- If the Transit Gateway that you want to use with the solution is not in N. Virginia, select the correct Region by clicking N. Virginia at the top of the console and then selecting the correct Region. You will be taken to the Create stack page for the selected Region and the Amazon S3 URL. The solution’s CloudFormation template is automatically populated.
- Click Next to continue.
- Enter a name for the stack in the Stack name In our demo environment, we have chosen to name our stack “NetworkFirewallDemo.”
- Under VPC configuration, provide the CIDR block for the inspection VPC to be created by the solution.
- Make sure to use a CIDR block that does not overlap with any network that is already connected to the Transit Gateway. Any overlap with the CIDR block of another network will cause routing issues as traffic flows through the inspection VPC. In our demo environment, we will use the default inspection VPC CIDR of 192.168.1.0/26.
- Under Transit Gateway configuration, provide the ID of the existing Transit Gateway that you want to attach to the inspection VPC. This ID was previously gathered in step 2 of the preparation section.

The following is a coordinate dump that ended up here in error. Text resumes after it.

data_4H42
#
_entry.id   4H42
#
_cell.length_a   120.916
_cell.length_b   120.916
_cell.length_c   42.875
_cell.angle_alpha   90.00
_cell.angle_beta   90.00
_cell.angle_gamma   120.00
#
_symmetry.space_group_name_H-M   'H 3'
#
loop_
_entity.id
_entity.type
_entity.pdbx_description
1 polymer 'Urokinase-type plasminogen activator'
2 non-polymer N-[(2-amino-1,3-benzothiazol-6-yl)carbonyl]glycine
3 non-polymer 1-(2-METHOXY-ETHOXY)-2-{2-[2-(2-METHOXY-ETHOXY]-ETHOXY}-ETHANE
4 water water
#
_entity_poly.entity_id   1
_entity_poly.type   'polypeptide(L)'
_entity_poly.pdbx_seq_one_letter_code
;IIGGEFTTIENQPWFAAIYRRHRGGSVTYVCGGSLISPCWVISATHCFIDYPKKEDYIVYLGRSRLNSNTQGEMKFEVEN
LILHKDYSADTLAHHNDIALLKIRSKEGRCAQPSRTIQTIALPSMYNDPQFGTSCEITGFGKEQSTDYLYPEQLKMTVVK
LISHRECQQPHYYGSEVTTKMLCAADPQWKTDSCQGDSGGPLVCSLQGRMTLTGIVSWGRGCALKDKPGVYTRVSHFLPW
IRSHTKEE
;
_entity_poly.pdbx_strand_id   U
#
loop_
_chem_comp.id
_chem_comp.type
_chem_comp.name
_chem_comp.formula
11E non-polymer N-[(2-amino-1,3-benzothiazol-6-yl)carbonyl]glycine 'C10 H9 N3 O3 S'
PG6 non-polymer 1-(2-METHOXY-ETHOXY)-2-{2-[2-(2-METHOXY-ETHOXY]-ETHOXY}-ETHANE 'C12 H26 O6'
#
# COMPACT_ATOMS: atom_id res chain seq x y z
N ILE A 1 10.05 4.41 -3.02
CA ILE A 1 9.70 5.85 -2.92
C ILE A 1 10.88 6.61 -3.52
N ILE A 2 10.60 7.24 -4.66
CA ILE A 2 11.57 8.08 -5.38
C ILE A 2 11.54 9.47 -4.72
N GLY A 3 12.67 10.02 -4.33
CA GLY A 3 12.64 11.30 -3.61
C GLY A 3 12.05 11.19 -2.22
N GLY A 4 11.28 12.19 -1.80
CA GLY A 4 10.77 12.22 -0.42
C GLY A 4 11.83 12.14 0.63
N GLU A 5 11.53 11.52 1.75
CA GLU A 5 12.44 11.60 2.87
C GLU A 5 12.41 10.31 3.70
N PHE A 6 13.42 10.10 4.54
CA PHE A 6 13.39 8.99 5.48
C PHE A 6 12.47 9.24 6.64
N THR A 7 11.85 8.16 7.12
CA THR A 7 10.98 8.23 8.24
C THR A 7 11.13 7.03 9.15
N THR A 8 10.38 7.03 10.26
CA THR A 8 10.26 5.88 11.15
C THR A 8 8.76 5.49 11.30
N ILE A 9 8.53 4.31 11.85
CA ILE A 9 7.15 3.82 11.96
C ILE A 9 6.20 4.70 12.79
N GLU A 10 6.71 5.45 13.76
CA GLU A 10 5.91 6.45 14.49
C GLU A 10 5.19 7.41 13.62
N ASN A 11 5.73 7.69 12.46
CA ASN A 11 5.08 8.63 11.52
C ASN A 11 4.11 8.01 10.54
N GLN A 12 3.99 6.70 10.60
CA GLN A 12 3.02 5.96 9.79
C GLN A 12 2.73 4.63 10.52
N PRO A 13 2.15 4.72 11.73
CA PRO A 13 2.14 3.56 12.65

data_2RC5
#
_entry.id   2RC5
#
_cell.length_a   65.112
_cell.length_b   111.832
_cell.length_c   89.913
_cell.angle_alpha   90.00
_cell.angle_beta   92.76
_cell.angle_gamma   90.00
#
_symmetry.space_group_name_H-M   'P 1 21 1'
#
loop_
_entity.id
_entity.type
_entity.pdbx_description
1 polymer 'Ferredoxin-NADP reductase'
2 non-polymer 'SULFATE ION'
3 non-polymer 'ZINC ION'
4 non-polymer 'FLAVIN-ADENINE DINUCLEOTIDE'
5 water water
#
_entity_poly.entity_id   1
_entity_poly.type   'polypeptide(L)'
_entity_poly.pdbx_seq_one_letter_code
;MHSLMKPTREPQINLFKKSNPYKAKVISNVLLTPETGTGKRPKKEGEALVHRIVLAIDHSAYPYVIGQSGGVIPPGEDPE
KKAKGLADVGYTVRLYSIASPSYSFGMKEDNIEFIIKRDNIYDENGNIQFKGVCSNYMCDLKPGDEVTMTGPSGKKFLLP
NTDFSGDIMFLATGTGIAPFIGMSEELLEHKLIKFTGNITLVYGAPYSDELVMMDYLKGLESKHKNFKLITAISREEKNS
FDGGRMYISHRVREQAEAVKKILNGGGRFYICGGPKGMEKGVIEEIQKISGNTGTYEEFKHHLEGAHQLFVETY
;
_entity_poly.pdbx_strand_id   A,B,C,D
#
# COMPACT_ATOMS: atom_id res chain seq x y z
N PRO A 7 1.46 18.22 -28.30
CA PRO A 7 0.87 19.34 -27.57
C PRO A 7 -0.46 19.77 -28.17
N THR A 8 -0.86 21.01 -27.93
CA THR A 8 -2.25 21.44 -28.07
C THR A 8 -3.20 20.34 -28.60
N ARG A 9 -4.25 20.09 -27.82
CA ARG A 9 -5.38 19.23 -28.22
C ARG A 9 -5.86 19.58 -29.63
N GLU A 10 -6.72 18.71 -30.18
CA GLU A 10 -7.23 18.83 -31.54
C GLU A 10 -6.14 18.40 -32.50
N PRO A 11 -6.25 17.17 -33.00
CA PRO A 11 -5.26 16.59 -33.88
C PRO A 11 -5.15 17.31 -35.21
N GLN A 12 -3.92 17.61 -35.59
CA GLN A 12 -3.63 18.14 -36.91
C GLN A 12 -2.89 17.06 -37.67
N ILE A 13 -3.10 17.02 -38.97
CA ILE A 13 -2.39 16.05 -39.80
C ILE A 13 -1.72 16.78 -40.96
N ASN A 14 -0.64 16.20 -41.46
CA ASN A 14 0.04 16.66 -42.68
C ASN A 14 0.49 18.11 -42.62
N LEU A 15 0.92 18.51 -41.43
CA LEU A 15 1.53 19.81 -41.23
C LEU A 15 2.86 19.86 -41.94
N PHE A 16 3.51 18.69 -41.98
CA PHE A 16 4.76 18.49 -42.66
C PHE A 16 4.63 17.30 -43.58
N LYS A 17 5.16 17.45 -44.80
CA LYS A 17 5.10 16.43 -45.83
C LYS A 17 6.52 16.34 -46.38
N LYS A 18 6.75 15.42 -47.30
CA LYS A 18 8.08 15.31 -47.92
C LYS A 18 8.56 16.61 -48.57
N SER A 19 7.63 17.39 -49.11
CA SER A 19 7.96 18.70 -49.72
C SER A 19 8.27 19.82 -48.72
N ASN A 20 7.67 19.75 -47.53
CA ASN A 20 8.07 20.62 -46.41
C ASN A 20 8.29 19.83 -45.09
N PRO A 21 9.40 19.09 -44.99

- Next, associate the Transit Gateway route table with the inspection VPC Transit Gateway attachment (for example, a firewall Transit Gateway route table). This ID was previously gathered in step 4 of the preparation section.
- Set the Transit Gateway route table to route 0.0.0.0/0 to the inspection VPC TGW attachment. This will be your inspection Transit Gateway route table that we created in step 5 of the preparation section.
- In the firewall logging configuration section, select your preferred log destination, type of logs, and log retention. These values were determined in step 7 of the preparation section. See the automated deployment page in the solution’s implementation guide for full details on firewall logging configuration.